Automatic Conversion – Next Qualified Equity Financing   Upon the closing of a Next Qualified Equity Financing (defined as greater than $5,000,000), the Convertible Notes are converted into shares issued equal to the outstanding balance divided by the Conversion Price.   An amount equal to the lower of (i) 80% of the lowest per-share selling price of such stock sold by the Company at the Next Qualified Equity Financing or (ii) the implied per share price determined by dividing $60,000,000 by the total number of Common Stock Equivalents (defined as fully diluted common shares for all outstanding securities, excluding common shares reserved for issuance or exercise of options or grants in the future) immediately prior to Next Qualified Equity Financing closing.
         
Automatic Conversion – Change of Control (defined as consolidation or merger of the Company or transfer of a majority of share ownership or disposition of substantially all assets of the Company)   If at any time before payment or conversion of the balance, the Company effects a Change of Control, all of the balance outstanding immediately prior to such Change of Control will automatically convert into the most senior series of Preferred Stock outstanding immediately prior to such Change of Control at the Conversion Price.   An amount equal to the implied per share price determined by dividing $60,000,000 by the total number of Common Stock Equivalents immediately prior to such Change of Control.
         
Automatic Conversion – Maturity Date   If the Company has not paid or otherwise converted the entire balance before the Maturity Date, then on the Maturity Date, all of the balance then outstanding will automatically convert into the most senior series of Preferred Stock outstanding as of the Maturity Date at the Conversion Price then in effect.   An amount equal to the implied per share price determined by dividing $60,000,000 by the total number of Common Stock Equivalents as of the Maturity Date.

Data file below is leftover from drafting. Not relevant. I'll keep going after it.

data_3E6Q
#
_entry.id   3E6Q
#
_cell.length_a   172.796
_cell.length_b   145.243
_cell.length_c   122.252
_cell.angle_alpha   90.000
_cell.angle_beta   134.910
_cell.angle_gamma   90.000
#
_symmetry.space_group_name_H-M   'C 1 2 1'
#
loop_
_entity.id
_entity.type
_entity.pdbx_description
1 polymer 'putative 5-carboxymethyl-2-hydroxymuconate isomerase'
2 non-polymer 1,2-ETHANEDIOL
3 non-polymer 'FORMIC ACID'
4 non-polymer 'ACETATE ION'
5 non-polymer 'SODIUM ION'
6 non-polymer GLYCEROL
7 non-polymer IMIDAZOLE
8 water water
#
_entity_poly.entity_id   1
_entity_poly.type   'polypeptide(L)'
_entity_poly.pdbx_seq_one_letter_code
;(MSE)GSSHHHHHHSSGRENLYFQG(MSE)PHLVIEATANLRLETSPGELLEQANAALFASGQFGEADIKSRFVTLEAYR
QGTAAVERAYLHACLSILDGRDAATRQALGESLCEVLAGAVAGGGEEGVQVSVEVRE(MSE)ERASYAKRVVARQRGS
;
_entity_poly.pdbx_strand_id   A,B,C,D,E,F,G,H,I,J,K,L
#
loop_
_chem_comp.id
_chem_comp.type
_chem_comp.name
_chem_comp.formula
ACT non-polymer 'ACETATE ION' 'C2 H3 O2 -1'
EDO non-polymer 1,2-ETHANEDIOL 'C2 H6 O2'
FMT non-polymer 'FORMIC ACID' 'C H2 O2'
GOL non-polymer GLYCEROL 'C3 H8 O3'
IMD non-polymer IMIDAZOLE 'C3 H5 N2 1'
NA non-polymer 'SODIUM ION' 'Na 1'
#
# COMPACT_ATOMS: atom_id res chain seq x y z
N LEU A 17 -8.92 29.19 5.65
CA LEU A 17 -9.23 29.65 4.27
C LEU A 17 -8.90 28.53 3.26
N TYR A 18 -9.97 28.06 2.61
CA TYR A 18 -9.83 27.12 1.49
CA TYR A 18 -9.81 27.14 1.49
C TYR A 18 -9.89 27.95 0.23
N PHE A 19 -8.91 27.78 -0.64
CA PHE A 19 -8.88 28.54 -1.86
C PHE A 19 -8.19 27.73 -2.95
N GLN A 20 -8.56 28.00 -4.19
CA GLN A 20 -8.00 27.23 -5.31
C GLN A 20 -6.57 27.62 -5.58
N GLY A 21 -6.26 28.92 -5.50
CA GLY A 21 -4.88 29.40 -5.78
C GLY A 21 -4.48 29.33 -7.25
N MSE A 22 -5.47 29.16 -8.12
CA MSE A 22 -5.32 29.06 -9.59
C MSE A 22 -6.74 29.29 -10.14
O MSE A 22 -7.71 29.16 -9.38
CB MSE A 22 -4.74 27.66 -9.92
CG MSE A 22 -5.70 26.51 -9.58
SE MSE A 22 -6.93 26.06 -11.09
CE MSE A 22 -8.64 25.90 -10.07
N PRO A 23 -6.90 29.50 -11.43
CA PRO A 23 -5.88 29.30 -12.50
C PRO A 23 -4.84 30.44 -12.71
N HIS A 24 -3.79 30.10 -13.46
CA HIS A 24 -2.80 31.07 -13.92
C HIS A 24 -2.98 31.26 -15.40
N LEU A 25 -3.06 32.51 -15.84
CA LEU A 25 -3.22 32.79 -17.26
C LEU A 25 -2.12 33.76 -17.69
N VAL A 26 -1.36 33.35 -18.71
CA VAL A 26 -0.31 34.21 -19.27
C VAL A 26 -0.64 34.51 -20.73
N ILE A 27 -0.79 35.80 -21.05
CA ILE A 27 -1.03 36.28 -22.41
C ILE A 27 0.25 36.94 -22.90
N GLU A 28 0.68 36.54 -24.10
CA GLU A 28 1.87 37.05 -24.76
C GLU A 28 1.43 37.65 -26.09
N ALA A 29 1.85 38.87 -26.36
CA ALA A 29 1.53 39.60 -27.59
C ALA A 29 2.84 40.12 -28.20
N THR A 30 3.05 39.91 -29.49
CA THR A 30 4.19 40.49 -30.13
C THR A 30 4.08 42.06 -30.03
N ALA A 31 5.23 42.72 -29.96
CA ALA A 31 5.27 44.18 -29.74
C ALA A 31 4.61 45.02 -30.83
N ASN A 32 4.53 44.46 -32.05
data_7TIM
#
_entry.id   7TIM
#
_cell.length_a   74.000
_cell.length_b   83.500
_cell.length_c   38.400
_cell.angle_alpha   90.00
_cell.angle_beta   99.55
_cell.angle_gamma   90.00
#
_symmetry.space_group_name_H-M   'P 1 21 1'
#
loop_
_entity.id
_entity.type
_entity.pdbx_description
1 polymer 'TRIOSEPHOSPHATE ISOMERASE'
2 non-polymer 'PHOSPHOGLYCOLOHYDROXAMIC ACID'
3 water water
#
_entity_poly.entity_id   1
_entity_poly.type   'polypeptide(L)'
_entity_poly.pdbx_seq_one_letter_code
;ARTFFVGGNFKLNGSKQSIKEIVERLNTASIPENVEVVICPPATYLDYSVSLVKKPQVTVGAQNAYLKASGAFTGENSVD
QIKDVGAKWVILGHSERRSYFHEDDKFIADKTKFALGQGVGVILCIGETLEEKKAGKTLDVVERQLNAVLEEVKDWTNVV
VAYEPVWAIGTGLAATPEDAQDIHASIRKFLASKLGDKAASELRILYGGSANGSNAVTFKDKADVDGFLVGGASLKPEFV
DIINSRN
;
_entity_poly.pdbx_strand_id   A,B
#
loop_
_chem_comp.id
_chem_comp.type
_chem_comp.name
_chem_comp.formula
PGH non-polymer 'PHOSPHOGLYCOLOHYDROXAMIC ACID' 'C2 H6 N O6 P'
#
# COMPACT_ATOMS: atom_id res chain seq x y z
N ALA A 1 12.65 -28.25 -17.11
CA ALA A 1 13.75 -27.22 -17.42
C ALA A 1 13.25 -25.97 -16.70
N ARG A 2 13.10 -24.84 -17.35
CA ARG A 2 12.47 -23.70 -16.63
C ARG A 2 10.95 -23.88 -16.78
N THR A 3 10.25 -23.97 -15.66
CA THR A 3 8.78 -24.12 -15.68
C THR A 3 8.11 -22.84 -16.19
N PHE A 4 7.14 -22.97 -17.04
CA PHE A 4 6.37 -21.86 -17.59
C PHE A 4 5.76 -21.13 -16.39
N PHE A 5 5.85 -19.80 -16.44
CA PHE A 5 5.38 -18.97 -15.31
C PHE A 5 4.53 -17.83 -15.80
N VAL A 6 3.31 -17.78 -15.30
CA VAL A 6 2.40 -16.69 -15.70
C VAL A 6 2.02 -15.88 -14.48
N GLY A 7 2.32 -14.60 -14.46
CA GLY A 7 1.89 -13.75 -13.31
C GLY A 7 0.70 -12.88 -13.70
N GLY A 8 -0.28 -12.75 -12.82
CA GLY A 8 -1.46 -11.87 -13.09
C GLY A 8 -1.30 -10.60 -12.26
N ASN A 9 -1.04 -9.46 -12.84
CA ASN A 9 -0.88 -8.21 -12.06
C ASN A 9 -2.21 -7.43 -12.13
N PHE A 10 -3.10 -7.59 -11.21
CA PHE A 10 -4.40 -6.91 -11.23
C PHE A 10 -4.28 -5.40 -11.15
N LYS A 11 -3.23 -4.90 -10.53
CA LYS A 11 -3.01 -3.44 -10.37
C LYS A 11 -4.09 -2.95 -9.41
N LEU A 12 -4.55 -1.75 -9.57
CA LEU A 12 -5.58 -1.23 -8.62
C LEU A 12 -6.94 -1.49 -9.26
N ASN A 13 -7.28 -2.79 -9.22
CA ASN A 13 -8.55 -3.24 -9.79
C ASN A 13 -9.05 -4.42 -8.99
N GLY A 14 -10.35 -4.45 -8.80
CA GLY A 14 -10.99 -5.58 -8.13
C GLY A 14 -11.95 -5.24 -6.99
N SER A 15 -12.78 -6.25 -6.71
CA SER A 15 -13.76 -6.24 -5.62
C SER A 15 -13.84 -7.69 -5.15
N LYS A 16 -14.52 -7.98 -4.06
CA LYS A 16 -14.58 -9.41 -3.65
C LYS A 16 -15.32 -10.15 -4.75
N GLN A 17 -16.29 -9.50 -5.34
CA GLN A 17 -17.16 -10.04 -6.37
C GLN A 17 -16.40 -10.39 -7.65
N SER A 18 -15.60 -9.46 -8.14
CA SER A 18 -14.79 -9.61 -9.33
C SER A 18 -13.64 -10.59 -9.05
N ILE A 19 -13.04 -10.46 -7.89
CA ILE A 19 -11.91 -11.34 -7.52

Automatic Conversion – IPO   If at any time before payment or conversion of the balance, the Company consummates an IPO, all of the balance outstanding immediately prior to the IPO will automatically convert into Common Stock at the Conversion Price.   An amount equal to the lower of (i) 80% of the lowest per-share selling price of the Common Stock sold by the Company in an IPO or (ii) the implied per share price determined by dividing $60,000,000 by the total number of Common Stock Equivalents immediately prior to closing of an IPO.

 

13

 

 

Movano Inc.

Notes to Condensed Consolidated Financial Statements

For the three months and six months ended June 30, 2021 and 2020

(Unaudited)

 

Conversion Event   Description   Conversion Price
Optional Conversion   If at any time while the Convertible Notes are still outstanding the Company sells stock in a single transaction or in a series of related transactions that does not constitute a Next Qualified Equity Financing (and thus is defined as a Non-qualified Financing), then, at the closing of the Nonqualified Financing, the balance then outstanding may be converted, at the option of the holder, into that number of shares of Non-qualified Preferred Stock (preferred stock sold in the Non-qualified Financing) determined by dividing (i) the balance by (ii) the Conversion Price then in effect.   An amount equal to the lowest per share selling price of Nonqualified Preferred Stock sold by the Company for new cash investment in the Non-Qualified Financing.

 

As part of the Convertible Note financing, the Company agreed to issue subordinated convertible promissory notes to nonemployees in exchange for services totaling $747,000.

 

As of December 31, 2020, Convertible Notes totaling approximately $247,000 were issued to nonemployees in exchange for services. As of December 31, 2020, future services of $500,000 of the original $747,000 had not been fully completed. A portion of those services that had been completed were recorded as a component of other noncurrent liabilities of $150,000 on the condensed consolidated balance sheet at December 31, 2020.